Bench Memos

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President Have-It-Both-Ways


As Robert Alt notes below, apropos of President Obama’s preference for courts doing his left-wing dirty work for him, he “has said that he is against gay marriage, but he also opposed California’s Proposition 8, which was passed to undo the activist gay marriage opinion by the California Supreme Court.”

Even the president’s most fervent admirers are beginning to notice his fence-straddling.  Here’s Eugene Robinson in today’s Washington Post:

Does Obama’s stance in favor of repeal [of the 1996 Defense of Marriage Act] mean that he believes the federal government should recognize same-sex marriages? Does he also believe that, say, the state of Alabama should recognize a gay marriage performed in Iowa? If so, what is the practical difference between this position and just saying in plain language that gay marriages ought to be legal and recognized in all 50 states?

Good question.  As I explained in the first two weeks of this presidency, it is impossible to avoid the conclusion that Barack Obama is a backer of gay marriage who is afraid to say so.  Robinson exhorts him to be brave, concluding his column thus:

I’m not being unrealistic. I know that public acceptance of homosexuality in this country is still far from universal. But attitudes have changed dramatically — more than enough for a popular, progressive president to speak loudly and clearly about a matter of fundamental human and civil rights.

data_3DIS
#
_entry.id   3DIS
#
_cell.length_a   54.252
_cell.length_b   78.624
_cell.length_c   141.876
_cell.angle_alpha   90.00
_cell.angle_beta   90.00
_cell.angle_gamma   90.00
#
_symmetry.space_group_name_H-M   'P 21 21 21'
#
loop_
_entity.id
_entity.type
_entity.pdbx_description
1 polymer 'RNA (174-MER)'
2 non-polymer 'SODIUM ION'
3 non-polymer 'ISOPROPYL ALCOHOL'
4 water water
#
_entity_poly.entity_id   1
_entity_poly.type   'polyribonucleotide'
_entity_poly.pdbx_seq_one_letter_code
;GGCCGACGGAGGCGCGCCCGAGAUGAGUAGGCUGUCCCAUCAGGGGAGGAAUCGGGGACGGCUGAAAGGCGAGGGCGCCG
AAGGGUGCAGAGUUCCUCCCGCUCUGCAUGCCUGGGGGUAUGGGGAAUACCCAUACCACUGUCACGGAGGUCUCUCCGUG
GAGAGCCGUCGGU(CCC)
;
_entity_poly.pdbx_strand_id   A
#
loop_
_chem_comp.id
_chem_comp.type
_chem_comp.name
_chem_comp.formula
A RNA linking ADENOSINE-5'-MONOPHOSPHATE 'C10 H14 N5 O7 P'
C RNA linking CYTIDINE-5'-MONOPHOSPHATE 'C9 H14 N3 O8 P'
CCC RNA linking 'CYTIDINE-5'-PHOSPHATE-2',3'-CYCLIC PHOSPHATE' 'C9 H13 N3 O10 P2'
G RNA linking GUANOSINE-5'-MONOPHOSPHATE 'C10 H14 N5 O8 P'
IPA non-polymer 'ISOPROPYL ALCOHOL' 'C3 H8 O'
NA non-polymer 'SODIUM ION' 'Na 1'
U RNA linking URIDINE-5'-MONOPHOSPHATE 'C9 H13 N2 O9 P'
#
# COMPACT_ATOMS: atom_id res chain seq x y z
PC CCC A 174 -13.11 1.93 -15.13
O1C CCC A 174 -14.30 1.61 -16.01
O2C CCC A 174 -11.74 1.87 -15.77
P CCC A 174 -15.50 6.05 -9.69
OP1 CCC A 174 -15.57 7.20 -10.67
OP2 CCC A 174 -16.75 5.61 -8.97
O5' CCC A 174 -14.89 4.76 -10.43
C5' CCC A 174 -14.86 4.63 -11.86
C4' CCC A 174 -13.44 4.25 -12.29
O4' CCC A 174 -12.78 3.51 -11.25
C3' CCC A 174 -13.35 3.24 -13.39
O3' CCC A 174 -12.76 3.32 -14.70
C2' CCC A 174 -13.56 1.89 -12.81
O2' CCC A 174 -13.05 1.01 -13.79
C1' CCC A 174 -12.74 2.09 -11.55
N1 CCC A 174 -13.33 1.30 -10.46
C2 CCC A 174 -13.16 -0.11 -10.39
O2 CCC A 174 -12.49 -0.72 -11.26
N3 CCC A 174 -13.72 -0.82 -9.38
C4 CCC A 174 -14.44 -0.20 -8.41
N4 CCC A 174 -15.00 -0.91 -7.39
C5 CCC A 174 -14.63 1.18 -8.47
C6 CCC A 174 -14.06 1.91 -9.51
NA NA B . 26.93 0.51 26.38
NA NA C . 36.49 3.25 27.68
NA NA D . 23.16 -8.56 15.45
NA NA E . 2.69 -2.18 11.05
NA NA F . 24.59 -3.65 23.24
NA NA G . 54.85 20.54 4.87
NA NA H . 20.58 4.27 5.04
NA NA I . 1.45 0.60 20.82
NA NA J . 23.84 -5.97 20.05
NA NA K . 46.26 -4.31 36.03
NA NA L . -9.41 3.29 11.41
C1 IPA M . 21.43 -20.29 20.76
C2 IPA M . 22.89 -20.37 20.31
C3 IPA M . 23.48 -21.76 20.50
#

Robinson should get out more.  Gay marriage remains deeply unpopular with a strong majority of Americans.  And if the president came out for it, both he and it would surely decline in popularity.  That’s why he winks at his supporters when he demurs on the subject.  Let Justice Souter’s successor lead the charge.  Then, as Robert rightly says, Obama can claim “the issue has become ‘constitutionalized,’” and that we must all live with the bland pronouncement by the Supreme Court of some ginned-up imitation of a neutral legal principle.  Somehow I think that will prove in the end to be good enough even for Eugene Robinson, who need only be patient.  It’s up to the supporters of marriage–marriage with no adjectives, as Maggie Gallagher reminds us–to see to it that Robinson’s patience is not rewarded.


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